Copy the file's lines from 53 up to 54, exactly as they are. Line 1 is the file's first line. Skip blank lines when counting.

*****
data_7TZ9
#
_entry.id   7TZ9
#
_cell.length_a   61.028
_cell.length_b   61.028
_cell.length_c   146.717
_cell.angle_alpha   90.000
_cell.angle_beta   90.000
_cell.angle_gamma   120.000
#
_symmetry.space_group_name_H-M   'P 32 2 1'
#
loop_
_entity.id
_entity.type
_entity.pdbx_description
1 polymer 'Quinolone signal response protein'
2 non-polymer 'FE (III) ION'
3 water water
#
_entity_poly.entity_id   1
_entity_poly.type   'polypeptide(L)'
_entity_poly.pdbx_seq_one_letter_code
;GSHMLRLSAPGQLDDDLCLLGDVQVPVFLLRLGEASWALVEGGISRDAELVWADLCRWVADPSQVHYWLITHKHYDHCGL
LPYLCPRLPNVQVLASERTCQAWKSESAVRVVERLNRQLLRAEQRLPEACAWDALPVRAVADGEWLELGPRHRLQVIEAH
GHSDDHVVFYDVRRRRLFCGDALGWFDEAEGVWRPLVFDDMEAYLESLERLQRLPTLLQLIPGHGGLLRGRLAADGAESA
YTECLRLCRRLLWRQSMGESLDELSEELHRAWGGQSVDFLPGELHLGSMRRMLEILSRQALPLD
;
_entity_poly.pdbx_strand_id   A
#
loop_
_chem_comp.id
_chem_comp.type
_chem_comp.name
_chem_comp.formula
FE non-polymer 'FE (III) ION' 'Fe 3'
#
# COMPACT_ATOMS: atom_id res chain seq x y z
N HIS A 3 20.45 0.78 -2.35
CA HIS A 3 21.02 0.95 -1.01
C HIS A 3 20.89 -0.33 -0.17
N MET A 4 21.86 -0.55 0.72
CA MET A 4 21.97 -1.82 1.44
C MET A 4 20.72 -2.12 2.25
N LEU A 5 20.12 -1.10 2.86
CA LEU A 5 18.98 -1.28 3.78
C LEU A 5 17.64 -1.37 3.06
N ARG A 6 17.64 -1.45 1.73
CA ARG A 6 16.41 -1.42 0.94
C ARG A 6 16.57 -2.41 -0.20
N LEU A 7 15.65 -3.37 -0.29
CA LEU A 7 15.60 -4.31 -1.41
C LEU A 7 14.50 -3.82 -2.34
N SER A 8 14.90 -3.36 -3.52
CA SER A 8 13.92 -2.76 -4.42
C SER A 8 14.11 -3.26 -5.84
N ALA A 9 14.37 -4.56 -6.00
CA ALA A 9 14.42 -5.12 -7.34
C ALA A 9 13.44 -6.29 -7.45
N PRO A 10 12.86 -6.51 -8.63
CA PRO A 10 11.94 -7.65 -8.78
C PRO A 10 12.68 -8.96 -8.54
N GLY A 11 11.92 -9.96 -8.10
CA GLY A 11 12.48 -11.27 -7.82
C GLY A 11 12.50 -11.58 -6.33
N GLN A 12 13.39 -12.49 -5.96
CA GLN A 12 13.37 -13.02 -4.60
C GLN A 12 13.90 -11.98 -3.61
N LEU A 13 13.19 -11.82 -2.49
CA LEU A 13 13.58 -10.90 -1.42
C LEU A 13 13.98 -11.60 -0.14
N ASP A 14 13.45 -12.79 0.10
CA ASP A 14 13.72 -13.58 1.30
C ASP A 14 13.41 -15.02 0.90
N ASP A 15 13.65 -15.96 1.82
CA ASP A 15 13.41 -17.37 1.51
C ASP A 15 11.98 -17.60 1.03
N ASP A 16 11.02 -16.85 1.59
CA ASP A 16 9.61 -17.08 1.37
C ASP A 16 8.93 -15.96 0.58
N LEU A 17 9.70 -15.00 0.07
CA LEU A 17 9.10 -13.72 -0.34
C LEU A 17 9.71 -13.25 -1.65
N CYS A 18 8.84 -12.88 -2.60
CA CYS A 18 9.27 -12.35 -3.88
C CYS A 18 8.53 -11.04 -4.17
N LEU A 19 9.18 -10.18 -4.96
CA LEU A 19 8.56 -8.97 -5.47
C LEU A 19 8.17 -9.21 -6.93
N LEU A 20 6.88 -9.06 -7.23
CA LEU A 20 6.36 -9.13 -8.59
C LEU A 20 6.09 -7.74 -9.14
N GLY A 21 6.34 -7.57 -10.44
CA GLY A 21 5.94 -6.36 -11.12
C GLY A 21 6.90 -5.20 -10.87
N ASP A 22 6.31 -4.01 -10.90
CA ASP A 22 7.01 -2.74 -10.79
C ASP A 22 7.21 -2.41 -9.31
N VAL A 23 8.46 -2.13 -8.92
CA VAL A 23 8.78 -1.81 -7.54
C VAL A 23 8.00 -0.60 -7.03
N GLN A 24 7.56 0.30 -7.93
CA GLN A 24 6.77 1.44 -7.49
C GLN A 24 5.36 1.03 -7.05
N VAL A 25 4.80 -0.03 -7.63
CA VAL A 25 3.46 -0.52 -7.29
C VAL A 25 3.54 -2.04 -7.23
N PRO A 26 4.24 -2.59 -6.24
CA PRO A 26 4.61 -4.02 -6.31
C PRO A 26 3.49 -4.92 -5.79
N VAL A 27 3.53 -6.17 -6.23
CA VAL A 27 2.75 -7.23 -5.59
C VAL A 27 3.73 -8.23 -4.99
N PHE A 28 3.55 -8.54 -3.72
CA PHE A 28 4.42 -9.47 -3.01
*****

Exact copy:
CA LEU A 7 15.60 -4.31 -1.41
C LEU A 7 14.50 -3.82 -2.34